Government wants to increase IT spending 1.3% in proposed budget

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Credit: Reuters

U.S. says agile development is used in half of IT projects

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President Barack Obama's administration has proposed a 1.3% increase in IT spending next fiscal year, raising the government's total IT budget to $89.9 billion. The overall proposed federal budget is $4.1 trillion.

This budget includes a 35% increase in cybersecurity spending, to $19 billion, and the appointment of the first chief information security officer.

White House officials used the budget unveiling Tuesday to make a point about the Obama administration's IT direction.

Tony Scott, a former top executive at VMware until taking the White House CIO post in last February, said from 2001, to 2009 -- during the administration of former President George W. Bush -- the annual growth in IT spending was about 7.1%. That rate has been slowed to 1.8% annually, he said.

IT hardware spending has declined more than 25% from 2010 levels, said Scott, in a telephone press briefing with reporters.

Scott attributed the relatively low increases in spending to a shift in how the government runs IT. For one thing, cloud computing now accounts for about 8.2% of the IT budget, said Scott.

Also credited with improving federal IT was agile -- an incremental, fast-paced style of development now used in half of the new software projects, compared to 35% of IT projects in 2012.

Agile doesn't guarantee success. The development methodology was used in the creation of the troubled Healthcare.gov portal, but the agency in charge had little experience with it.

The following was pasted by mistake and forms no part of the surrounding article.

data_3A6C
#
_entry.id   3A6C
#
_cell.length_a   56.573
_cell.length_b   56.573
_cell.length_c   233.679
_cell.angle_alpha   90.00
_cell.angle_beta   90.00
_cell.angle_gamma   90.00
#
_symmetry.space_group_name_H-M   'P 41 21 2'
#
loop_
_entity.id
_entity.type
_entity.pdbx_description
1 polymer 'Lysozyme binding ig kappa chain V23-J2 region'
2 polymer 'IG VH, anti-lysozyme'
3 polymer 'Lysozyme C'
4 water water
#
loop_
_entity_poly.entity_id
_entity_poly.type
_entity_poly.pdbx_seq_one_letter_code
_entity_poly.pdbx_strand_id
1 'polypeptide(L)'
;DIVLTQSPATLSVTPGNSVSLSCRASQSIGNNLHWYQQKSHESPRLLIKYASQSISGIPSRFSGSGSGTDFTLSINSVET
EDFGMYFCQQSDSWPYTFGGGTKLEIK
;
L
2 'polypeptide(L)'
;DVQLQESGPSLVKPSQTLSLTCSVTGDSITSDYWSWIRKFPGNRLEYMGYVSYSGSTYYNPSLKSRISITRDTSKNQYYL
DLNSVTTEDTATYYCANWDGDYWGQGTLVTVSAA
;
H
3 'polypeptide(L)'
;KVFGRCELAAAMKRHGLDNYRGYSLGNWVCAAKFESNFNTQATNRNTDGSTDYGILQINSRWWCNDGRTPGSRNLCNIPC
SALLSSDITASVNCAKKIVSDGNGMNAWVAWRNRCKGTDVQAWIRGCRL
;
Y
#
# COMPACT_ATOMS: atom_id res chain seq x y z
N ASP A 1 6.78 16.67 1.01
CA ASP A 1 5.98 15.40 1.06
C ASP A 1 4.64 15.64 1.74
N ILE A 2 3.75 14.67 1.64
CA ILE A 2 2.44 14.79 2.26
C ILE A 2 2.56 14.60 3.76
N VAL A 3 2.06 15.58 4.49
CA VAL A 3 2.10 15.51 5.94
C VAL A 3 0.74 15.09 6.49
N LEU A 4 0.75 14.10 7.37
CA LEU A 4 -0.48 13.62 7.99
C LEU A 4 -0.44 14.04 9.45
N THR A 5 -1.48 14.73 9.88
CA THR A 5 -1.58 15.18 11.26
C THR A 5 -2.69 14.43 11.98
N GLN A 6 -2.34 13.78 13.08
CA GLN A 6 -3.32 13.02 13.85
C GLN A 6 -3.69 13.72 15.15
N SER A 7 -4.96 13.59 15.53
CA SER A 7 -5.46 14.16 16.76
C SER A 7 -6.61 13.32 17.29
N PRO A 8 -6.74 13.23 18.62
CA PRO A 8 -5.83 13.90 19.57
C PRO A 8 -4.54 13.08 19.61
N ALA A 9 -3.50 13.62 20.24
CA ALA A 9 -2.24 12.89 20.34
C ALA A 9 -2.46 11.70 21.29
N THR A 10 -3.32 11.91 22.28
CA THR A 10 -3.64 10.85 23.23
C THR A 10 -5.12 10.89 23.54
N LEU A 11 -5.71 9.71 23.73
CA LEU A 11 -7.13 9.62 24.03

This is the last budget from the Obama administration; it's for the new fiscal year that begins Oct. 1.

Computer Economics, a private research firm, is forecasting 1% growth in IT budgets at the median in public and non-profit firms this year. Large organizations, worried about macro-economic trends, will see smaller increases, and small to mid-sized firms will be spending more, said John Longwell, vice president of research.

"The federal government is about on target with our forecast," said Longwell.

The increase in security spending follows some very large breaches, including one at the U.S. Office of Personnel Management in June. As many as 18 million records have been compromised.

The budget delivered by the administration goes to a Congress that might be amenable to some of the IT spending recommendations.

Ari Schwartz, a former White House senior director for cybersecurity who is now managing director of cybersecurity at Venable, a law firm, said the administration's cybersecurity budget requests, in particular, have done very well with Congress.

The president "has been getting what he has asked for," when it comes to cybersecurity, said Schwartz.

Despite the limited time remaining in the Obama administration, and its perpetual frictions with the GOP-controlled Congress, the White House's IT initiatives aren't dead, said Ray Bjorklund, president of Birchgove Consulting, a federal IT advisory firm.

"Congressional grandstanding will eventually give way to the consideration of the appropriations that must be enacted for the continuation of government -- IT is a big component of that," said Bjorklund.

When the White House issued the federal cloud computing strategy in 2011, it claimed that $20 billion of the then-$80 billion in IT spending could move to the cloud -- that would be 25%, said Bjorklund. “The 25% number was never realistic, especially for the then near-term situation,” he said.

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